Nearly 380 tons of explosives missing from Iraqi facility

October 25, 2004|By NEW YORK TIMES NEWS SERVICE

BAGHDAD, Iraq - The Iraqi interim government has warned the United States and international nuclear inspectors that nearly 380 tons of powerful conventional explosives - used to demolish buildings, produce missile warheads and detonate nuclear weapons - are missing from one of Iraq's most sensitive former military installations.

The huge facility, called Al Qaqaa, was supposed to be under U.S. military control but is now a no-man's land, still picked over by looters as recently as yesterday. United Nations weapons inspectors had monitored the explosives for many years, but White House and Pentagon officials acknowledge that the explosives vanished after the U.S.-led invasion last year.

The White House said President Bush's national security adviser, Condoleezza Rice, was told within the past month that the explosives were missing. It is unclear whether Bush was informed. U.S. officials have never publicly announced the disappearance, but beginning last week they answered questions about it posed by The New York Times and the CBS News program 60 Minutes.

Administration officials said yesterday that the Iraq Survey Group, the CIA task force that searched for unconventional weapons, has been ordered to investigate the disappearance of the explosives.

U.S. weapons experts say their immediate concern is that the explosives could be used in major bombing attacks against U.S. or Iraqi forces: The explosives, mainly HMX and RDX, could be used to produce bombs strong enough to shatter airplanes or tear apart buildings. The bomb that brought down Pan Am Flight 103 over Lockerbie, Scotland, in 1988 used less than a pound of the material of the type stolen from Al Qaqaa.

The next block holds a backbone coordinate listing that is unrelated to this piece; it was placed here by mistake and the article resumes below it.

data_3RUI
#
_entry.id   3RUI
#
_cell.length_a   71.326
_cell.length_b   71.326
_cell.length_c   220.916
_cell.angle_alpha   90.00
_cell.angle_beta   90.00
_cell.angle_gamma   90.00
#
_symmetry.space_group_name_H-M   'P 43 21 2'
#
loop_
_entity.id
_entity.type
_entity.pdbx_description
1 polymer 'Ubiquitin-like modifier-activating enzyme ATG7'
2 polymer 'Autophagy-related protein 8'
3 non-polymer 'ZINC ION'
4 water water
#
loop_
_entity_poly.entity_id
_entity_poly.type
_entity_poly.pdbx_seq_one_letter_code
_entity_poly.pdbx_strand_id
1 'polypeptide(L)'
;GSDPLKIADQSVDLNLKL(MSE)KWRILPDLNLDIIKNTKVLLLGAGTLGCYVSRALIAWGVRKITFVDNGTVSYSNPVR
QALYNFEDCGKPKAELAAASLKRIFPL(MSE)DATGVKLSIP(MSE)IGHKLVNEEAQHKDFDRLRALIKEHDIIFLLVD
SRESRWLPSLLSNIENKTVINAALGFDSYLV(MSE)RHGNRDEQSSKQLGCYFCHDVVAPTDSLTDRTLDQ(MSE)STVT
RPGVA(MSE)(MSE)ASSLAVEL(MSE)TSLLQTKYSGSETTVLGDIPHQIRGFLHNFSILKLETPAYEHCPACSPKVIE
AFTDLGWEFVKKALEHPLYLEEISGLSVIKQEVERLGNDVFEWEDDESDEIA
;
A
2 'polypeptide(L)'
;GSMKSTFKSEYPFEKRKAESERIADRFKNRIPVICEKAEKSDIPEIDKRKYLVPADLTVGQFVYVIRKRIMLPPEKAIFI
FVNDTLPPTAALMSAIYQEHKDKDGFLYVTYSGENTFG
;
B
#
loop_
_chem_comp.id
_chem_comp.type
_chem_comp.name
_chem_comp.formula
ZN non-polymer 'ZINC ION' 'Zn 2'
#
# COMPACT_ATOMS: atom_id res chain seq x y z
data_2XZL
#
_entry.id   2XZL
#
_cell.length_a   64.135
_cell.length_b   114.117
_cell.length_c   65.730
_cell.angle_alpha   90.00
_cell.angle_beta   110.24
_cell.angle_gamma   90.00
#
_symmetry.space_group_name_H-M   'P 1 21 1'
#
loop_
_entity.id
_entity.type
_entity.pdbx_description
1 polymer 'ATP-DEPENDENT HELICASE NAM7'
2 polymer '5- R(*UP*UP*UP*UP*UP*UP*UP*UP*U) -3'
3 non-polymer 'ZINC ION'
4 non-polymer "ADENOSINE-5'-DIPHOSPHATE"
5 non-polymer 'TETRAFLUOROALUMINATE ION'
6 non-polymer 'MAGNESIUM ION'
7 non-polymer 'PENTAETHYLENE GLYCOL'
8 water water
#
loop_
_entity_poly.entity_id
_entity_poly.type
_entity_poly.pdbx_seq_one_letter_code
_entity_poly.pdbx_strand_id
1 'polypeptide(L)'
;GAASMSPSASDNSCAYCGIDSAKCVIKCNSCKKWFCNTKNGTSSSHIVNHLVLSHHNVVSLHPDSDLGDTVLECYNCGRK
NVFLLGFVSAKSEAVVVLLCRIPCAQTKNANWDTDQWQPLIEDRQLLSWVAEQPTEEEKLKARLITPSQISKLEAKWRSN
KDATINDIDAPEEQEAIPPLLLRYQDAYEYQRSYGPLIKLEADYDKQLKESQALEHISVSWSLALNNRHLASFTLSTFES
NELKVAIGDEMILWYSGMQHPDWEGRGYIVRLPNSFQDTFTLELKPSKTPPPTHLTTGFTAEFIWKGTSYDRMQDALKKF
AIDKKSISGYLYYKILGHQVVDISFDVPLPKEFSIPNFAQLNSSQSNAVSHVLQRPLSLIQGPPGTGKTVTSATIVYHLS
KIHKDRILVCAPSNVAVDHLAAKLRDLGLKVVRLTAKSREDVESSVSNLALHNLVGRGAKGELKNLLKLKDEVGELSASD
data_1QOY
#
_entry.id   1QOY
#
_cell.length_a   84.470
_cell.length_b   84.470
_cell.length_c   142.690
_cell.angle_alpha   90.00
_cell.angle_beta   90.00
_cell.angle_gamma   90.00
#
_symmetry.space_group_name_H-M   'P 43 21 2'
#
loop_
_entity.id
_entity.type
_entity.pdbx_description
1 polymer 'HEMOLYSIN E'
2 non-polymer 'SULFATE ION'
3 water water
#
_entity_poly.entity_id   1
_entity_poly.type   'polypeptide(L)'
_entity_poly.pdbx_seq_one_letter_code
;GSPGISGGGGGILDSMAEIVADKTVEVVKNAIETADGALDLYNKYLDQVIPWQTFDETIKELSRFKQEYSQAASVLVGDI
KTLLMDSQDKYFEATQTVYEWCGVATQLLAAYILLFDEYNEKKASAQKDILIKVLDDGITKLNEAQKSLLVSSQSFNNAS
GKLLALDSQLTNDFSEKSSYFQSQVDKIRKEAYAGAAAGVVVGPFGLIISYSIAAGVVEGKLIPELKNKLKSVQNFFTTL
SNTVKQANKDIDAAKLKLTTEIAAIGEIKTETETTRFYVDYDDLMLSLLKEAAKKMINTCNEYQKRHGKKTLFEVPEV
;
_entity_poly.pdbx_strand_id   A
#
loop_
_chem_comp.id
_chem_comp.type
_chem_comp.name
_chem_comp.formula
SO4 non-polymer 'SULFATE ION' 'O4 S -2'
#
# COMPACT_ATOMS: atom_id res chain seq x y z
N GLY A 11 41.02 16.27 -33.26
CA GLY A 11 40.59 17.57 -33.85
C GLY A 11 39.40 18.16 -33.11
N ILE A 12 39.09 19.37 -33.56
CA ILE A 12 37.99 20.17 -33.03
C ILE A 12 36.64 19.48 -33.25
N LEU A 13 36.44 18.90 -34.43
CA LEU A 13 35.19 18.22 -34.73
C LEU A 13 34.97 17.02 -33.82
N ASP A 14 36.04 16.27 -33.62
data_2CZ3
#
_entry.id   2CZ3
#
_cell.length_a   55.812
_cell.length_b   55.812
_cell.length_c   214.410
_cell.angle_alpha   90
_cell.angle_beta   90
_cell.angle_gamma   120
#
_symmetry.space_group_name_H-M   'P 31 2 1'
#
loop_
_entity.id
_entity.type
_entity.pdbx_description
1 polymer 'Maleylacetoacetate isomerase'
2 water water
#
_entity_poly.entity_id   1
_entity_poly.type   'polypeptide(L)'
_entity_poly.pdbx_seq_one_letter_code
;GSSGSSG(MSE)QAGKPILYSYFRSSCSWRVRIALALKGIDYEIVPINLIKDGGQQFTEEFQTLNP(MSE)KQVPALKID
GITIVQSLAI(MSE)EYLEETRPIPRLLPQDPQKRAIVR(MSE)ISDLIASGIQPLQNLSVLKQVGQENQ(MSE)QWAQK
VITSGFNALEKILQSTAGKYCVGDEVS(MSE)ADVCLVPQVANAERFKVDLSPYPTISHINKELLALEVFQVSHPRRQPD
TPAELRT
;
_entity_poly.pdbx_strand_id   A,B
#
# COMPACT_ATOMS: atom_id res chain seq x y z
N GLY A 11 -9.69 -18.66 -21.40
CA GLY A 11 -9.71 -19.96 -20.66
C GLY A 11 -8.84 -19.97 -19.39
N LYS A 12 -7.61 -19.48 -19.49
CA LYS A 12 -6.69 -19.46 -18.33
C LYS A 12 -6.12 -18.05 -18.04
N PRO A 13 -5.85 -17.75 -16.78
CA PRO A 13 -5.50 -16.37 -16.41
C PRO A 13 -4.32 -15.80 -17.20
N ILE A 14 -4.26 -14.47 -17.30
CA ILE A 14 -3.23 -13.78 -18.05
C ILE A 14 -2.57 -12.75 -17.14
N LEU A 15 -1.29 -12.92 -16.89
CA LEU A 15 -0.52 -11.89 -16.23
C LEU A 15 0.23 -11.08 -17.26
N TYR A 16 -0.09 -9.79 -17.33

The explosives could also be used to trigger a nuclear weapon, which was why international nuclear inspectors had kept watch on the material, and even sealed and locked some of it. But the other components of an atom bomb - the design and the radioactive fuel - are more difficult to obtain. "This is a high explosives risk, but not necessarily a proliferation risk," a senior Bush administration official said.

The International Atomic Energy Agency publicly warned about the danger of these explosives before the war, and after the invasion it specifically told U.S. officials about the need to keep the explosives secured, European diplomats said in interviews last week. Administration officials say they cannot explain why the explosives were not safeguarded, beyond the fact that the occupation force was overwhelmed by the amount of munitions they found throughout the country.

The Qaqaa facility, about 30 miles south of Baghdad, was well known to U.S. intelligence officials. Under Saddam Hussein, conventional warheads were made at the site, and the IAEA dismantled parts of his nuclear program there in the early 1990s after the Persian Gulf war in 1991.

In the prelude to the 2003 invasion, Bush noted a number of "dual use" items - including tubes that the administration contended could be converted to use for the nuclear program - as a justification for invading Iraq. After the invasion, when widespread looting began in Iraq, the international weapons experts grew concerned that the Qaqaa stockpile could fall into unfriendly hands. In May, an internal IAEA memorandum warned that terrorists might be helping "themselves to the greatest explosives bonanza in history."

In an interview with The New York Times and CBS in Baghdad, the minister of science and technology, Rashad M. Omar, confirmed the facts described in the letter. "Yes, they are missing," Omar said. "We don't know what happened."

The IAEA says it also does not know and has reported that machine tools that can be used for either nuclear or non-nuclear purposes have also been looted.

Omar said that after the U.S.-led invasion, the sites containing the explosives were under the control of the Coalition Provisional Authority, a U.S.-led entity that was the highest civilian authority in Iraq until it handed sovereignty of the country over to the interim government on June 28.

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